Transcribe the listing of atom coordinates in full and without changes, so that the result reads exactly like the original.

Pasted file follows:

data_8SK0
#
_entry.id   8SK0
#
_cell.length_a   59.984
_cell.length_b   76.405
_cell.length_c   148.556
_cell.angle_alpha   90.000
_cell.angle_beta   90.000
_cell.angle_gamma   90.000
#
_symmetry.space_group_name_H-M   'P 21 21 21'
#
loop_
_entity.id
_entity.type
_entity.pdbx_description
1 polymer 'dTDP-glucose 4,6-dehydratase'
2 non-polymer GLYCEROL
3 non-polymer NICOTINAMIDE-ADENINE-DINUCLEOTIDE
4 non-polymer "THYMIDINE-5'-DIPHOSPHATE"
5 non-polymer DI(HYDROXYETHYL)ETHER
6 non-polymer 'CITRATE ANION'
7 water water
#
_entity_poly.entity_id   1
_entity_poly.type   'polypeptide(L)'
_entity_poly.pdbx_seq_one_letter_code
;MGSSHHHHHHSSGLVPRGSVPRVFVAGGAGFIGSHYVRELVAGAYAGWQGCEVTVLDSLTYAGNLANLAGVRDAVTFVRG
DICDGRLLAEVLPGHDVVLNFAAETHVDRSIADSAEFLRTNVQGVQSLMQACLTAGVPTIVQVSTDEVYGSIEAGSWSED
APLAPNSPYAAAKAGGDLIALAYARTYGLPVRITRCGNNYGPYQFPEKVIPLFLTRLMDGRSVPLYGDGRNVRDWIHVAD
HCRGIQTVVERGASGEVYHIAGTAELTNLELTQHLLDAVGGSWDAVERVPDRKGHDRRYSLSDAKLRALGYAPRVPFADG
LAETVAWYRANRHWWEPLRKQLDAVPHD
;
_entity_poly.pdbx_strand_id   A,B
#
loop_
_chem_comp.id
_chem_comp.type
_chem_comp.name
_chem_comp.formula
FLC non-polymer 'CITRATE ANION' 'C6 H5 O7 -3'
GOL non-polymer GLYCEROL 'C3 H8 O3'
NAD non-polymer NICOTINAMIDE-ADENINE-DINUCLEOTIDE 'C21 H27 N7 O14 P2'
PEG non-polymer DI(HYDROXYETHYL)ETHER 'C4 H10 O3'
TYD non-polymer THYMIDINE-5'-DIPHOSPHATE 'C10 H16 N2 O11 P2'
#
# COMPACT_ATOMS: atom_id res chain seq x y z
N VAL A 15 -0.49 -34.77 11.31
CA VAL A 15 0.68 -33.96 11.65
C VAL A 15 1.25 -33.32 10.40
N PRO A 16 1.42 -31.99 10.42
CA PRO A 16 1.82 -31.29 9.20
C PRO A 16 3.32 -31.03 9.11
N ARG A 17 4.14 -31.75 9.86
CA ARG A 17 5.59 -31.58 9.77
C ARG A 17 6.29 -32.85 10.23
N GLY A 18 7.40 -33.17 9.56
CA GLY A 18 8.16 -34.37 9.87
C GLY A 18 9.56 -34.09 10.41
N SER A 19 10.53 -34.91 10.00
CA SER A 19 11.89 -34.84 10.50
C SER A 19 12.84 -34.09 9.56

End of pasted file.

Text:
data_8SK0
#
_entry.id   8SK0
#
_cell.length_a   59.984
_cell.length_b   76.405
_cell.length_c   148.556
_cell.angle_alpha   90.000
_cell.angle_beta   90.000
_cell.angle_gamma   90.000
#
_symmetry.space_group_name_H-M   'P 21 21 21'
#
loop_
_entity.id
_entity.type
_entity.pdbx_description
1 polymer 'dTDP-glucose 4,6-dehydratase'
2 non-polymer GLYCEROL
3 non-polymer NICOTINAMIDE-ADENINE-DINUCLEOTIDE
4 non-polymer "THYMIDINE-5'-DIPHOSPHATE"
5 non-polymer DI(HYDROXYETHYL)ETHER
6 non-polymer 'CITRATE ANION'
7 water water
#
_entity_poly.entity_id   1
_entity_poly.type   'polypeptide(L)'
_entity_poly.pdbx_seq_one_letter_code
;MGSSHHHHHHSSGLVPRGSVPRVFVAGGAGFIGSHYVRELVAGAYAGWQGCEVTVLDSLTYAGNLANLAGVRDAVTFVRG
DICDGRLLAEVLPGHDVVLNFAAETHVDRSIADSAEFLRTNVQGVQSLMQACLTAGVPTIVQVSTDEVYGSIEAGSWSED
APLAPNSPYAAAKAGGDLIALAYARTYGLPVRITRCGNNYGPYQFPEKVIPLFLTRLMDGRSVPLYGDGRNVRDWIHVAD
HCRGIQTVVERGASGEVYHIAGTAELTNLELTQHLLDAVGGSWDAVERVPDRKGHDRRYSLSDAKLRALGYAPRVPFADG
LAETVAWYRANRHWWEPLRKQLDAVPHD
;
_entity_poly.pdbx_strand_id   A,B
#
loop_
_chem_comp.id
_chem_comp.type
_chem_comp.name
_chem_comp.formula
FLC non-polymer 'CITRATE ANION' 'C6 H5 O7 -3'
GOL non-polymer GLYCEROL 'C3 H8 O3'
NAD non-polymer NICOTINAMIDE-ADENINE-DINUCLEOTIDE 'C21 H27 N7 O14 P2'
PEG non-polymer DI(HYDROXYETHYL)ETHER 'C4 H10 O3'
TYD non-polymer THYMIDINE-5'-DIPHOSPHATE 'C10 H16 N2 O11 P2'
#
# COMPACT_ATOMS: atom_id res chain seq x y z
N VAL A 15 -0.49 -34.77 11.31
CA VAL A 15 0.68 -33.96 11.65
C VAL A 15 1.25 -33.32 10.40
N PRO A 16 1.42 -31.99 10.42
CA PRO A 16 1.82 -31.29 9.20
C PRO A 16 3.32 -31.03 9.11
N ARG A 17 4.14 -31.75 9.86
CA ARG A 17 5.59 -31.58 9.77
C ARG A 17 6.29 -32.85 10.23
N GLY A 18 7.40 -33.17 9.56
CA GLY A 18 8.16 -34.37 9.87
C GLY A 18 9.56 -34.09 10.41
N SER A 19 10.53 -34.91 10.00
CA SER A 19 11.89 -34.84 10.50
C SER A 19 12.84 -34.09 9.56